Kathryn Goldstein* of Monroe, N.Y., has no medical background, but this proud Orthodox mother of 11 has become an expert on one Jewish genetic disease. Three of her children were diagnosed with the genetic disorder, congenital hyperinsulinism.
In 1978, after a healthy full-term pregnancy, Kathryn gave birth to Amanda, her seventh child. Two hours after Amanda was born she began to turn blue and experience seizures — common signs of low blood glucose in infants. The doctors gave Amanda a blood-glucose test and results showed that her blood glucose level was zero. (Normal blood sugar is 70 to 100mg/dL.)
Within her first few weeks of birth, Amanda suffered minor brain damage and was transferred to Brookdale Hospital in Brooklyn, where she remained for nine weeks. There, the doctors tried several medications, and Amanda received an intravenous dextrose (sugar) solution to keep her blood glucose normal.
Unfortunately, her glucose level remained unstable, and the Goldsteins transferred Amanda to Children’s Hospital of Philadelphia, an institution where doctors specialize in this disorder. The doctor’s diagnosed Amanda with congenital hyperinsulinism, or HI, sometimes referred to as nesidioblastosis or PHHI (persistent hyperinsulinism hypoglycemia of infants). Kathryn said that doctors there told her: “If she would have been here right away, she would have had surgery, and she would have avoided all the brain damage.”
HI is a rare genetic disease affecting 200 to 400 newborns a year in the United States, according to Dr. Charles Stanley, chief of endocrinology at Children’s Hospital of Philadelphia. The disease disproportionately affects Ashkenazi Jews, who make up less than 3% of the American population, but 5% of the number of infants diagnosed with HI annually. HI is a disorder in which insulin- containing beta-cells of the pancreas secrete too much insulin, causing low blood glucose levels. Beta-cells normally secrete just enough insulin to keep the blood glucose normal. With HI, the secretion of insulin is not regulated correctly, which causes excess insulin secretion and low blood glucose. When an infant is born with HI, he or she must receive proper medical attention immediately in order to avoid brain damage.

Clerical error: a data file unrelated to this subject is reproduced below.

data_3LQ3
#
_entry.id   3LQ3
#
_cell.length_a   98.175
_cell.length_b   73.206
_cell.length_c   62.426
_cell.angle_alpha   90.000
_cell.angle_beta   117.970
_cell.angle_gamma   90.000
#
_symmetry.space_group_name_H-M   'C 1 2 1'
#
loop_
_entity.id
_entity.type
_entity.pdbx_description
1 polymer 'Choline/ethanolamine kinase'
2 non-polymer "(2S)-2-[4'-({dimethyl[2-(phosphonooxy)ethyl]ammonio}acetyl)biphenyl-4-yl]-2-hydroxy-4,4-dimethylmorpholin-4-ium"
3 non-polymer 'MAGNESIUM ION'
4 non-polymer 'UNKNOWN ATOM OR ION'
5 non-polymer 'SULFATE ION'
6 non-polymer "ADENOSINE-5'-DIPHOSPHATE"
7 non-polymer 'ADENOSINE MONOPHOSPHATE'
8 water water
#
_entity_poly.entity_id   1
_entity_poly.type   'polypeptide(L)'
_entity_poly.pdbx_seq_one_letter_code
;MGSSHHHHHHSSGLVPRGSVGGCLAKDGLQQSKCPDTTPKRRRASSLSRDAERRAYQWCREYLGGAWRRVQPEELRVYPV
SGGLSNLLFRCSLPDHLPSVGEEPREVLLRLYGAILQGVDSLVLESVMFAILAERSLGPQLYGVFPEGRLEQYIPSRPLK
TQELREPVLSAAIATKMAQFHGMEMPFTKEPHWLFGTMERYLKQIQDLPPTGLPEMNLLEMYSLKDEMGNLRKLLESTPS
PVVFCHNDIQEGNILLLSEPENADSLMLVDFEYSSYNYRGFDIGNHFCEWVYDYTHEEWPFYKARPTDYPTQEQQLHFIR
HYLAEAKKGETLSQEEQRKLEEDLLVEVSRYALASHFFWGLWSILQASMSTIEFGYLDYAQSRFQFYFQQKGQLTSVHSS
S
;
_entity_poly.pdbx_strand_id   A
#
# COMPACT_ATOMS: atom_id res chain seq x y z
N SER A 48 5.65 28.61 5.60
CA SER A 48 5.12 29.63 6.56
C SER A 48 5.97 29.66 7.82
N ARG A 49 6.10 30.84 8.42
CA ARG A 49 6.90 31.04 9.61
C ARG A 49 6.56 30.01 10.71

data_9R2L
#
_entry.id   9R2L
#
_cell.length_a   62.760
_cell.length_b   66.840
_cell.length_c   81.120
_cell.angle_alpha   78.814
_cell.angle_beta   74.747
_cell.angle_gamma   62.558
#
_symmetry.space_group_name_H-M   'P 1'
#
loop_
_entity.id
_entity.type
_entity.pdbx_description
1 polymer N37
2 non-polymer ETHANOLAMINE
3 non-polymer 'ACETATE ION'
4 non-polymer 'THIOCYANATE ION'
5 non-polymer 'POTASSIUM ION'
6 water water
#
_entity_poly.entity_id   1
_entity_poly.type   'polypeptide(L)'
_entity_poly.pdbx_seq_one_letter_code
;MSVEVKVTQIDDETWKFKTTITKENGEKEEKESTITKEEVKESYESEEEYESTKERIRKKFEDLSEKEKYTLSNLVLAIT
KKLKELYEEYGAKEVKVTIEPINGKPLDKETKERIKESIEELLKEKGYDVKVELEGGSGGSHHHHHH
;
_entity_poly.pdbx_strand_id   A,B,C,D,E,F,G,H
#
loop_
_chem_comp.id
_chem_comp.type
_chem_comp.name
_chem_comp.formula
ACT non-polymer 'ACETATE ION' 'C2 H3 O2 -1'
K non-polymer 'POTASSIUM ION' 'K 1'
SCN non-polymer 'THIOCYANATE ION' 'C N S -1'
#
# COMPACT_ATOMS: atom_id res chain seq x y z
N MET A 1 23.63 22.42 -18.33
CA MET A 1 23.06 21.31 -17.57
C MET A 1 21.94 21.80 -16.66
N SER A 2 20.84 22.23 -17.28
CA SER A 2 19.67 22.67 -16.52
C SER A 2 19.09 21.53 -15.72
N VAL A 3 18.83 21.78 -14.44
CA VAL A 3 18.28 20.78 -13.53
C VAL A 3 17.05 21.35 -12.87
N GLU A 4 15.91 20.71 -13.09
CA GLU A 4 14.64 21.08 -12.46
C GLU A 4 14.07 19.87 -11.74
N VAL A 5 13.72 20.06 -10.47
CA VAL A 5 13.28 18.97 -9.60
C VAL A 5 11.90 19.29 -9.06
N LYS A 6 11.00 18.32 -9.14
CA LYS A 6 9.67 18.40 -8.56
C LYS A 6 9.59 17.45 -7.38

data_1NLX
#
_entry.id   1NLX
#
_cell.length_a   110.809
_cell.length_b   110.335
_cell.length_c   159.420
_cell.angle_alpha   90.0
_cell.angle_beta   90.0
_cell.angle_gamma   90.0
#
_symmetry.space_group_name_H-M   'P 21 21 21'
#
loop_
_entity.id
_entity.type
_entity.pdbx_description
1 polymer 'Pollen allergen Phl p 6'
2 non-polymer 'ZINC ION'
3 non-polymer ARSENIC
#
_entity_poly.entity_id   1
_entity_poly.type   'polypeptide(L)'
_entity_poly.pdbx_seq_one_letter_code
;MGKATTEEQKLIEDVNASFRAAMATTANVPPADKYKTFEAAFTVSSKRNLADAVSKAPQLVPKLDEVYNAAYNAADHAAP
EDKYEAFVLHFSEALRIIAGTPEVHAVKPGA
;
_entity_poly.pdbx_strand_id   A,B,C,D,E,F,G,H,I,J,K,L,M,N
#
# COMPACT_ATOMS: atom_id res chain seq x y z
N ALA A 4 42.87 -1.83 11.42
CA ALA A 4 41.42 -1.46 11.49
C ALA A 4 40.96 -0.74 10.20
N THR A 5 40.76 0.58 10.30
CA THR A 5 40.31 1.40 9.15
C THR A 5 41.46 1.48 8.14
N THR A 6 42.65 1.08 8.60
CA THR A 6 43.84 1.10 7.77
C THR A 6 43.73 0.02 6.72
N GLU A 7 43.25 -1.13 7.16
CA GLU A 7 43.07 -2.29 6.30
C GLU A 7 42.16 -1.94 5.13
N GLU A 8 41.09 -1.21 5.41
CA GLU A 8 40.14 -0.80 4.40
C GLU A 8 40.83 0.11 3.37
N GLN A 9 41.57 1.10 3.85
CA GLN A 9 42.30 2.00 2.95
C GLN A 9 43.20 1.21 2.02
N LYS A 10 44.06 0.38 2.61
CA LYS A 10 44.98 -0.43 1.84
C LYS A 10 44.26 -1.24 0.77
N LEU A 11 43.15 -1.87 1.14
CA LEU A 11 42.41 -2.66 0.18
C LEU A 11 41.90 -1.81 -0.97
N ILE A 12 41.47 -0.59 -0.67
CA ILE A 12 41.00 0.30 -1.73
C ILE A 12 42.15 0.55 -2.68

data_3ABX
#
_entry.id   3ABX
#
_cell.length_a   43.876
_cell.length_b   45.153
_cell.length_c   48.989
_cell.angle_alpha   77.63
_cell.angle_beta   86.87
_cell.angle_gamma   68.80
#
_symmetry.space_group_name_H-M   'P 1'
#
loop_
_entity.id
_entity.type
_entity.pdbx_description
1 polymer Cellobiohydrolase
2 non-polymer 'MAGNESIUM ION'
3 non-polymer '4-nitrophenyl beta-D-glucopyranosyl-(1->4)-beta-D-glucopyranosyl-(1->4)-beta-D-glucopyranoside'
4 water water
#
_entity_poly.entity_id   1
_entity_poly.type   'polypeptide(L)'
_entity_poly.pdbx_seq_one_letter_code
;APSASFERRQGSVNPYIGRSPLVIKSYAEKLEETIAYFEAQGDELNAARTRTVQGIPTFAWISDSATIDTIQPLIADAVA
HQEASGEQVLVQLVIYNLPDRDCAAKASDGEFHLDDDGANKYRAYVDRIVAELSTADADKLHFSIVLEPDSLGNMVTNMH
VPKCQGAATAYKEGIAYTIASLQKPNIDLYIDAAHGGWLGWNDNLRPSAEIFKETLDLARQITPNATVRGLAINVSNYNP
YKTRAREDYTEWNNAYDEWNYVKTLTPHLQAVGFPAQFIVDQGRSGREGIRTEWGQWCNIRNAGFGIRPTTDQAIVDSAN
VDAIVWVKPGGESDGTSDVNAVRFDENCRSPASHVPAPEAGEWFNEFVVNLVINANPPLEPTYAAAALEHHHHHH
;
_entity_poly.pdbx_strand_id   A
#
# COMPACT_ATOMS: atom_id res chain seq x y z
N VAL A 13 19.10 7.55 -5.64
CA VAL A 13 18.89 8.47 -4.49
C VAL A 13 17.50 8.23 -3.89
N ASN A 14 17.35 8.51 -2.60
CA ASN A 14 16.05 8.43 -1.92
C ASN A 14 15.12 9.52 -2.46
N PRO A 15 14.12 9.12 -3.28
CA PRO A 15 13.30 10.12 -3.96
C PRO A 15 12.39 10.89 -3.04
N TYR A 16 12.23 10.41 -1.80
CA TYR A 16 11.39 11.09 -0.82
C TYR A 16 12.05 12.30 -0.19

There are two types of HI, “diffuse” and “focal,” according to Stanley. Diffuse HI affects half of the babies born with hyperinsulinism. Treatment often includes a medication called Octreotide, continuous dextrose and a pancreatectomy to remove up to 98% of the pancreas. The genetic defects in this type are inherited in a recessive manner, giving parents who are both carriers of the disease a 25% chance of having a child with the disorder. Focal HI is clinically identical to diffuse HI. However, Focal HI may be cured if the focal area is surgically removed, leaving the remainder of the pancreas, which is normal.